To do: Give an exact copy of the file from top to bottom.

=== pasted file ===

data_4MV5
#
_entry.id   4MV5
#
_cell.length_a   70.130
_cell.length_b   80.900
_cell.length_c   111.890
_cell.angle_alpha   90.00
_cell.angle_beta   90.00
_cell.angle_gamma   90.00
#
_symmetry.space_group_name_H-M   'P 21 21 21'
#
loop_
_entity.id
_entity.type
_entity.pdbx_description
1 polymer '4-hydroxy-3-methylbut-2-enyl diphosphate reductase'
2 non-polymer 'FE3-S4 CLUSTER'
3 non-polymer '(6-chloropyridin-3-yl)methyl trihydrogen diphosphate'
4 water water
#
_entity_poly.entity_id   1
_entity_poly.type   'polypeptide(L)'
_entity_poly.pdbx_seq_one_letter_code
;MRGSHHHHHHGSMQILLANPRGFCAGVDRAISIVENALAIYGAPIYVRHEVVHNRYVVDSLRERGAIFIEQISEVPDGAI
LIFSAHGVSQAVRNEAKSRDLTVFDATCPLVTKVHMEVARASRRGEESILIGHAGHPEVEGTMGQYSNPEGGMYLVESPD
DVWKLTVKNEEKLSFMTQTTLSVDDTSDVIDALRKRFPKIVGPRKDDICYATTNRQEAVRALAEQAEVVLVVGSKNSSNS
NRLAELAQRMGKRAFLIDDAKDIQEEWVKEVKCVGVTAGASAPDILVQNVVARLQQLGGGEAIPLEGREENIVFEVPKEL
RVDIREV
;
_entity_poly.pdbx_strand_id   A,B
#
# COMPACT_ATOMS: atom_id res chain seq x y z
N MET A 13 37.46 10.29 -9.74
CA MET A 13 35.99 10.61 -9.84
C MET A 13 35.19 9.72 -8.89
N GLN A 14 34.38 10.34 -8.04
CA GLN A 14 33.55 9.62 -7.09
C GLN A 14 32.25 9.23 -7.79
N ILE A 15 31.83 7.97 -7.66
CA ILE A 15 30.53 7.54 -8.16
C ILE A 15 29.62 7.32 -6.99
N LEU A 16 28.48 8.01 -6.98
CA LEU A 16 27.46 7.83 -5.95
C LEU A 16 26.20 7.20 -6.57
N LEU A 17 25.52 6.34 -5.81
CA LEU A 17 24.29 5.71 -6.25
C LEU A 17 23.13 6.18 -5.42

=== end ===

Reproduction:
data_4MV5
#
_entry.id   4MV5
#
_cell.length_a   70.130
_cell.length_b   80.900
_cell.length_c   111.890
_cell.angle_alpha   90.00
_cell.angle_beta   90.00
_cell.angle_gamma   90.00
#
_symmetry.space_group_name_H-M   'P 21 21 21'
#
loop_
_entity.id
_entity.type
_entity.pdbx_description
1 polymer '4-hydroxy-3-methylbut-2-enyl diphosphate reductase'
2 non-polymer 'FE3-S4 CLUSTER'
3 non-polymer '(6-chloropyridin-3-yl)methyl trihydrogen diphosphate'
4 water water
#
_entity_poly.entity_id   1
_entity_poly.type   'polypeptide(L)'
_entity_poly.pdbx_seq_one_letter_code
;MRGSHHHHHHGSMQILLANPRGFCAGVDRAISIVENALAIYGAPIYVRHEVVHNRYVVDSLRERGAIFIEQISEVPDGAI
LIFSAHGVSQAVRNEAKSRDLTVFDATCPLVTKVHMEVARASRRGEESILIGHAGHPEVEGTMGQYSNPEGGMYLVESPD
DVWKLTVKNEEKLSFMTQTTLSVDDTSDVIDALRKRFPKIVGPRKDDICYATTNRQEAVRALAEQAEVVLVVGSKNSSNS
NRLAELAQRMGKRAFLIDDAKDIQEEWVKEVKCVGVTAGASAPDILVQNVVARLQQLGGGEAIPLEGREENIVFEVPKEL
RVDIREV
;
_entity_poly.pdbx_strand_id   A,B
#
# COMPACT_ATOMS: atom_id res chain seq x y z
N MET A 13 37.46 10.29 -9.74
CA MET A 13 35.99 10.61 -9.84
C MET A 13 35.19 9.72 -8.89
N GLN A 14 34.38 10.34 -8.04
CA GLN A 14 33.55 9.62 -7.09
C GLN A 14 32.25 9.23 -7.79
N ILE A 15 31.83 7.97 -7.66
CA ILE A 15 30.53 7.54 -8.16
C ILE A 15 29.62 7.32 -6.99
N LEU A 16 28.48 8.01 -6.98
CA LEU A 16 27.46 7.83 -5.95
C LEU A 16 26.20 7.20 -6.57
N LEU A 17 25.52 6.34 -5.81
CA LEU A 17 24.29 5.71 -6.25
C LEU A 17 23.13 6.18 -5.42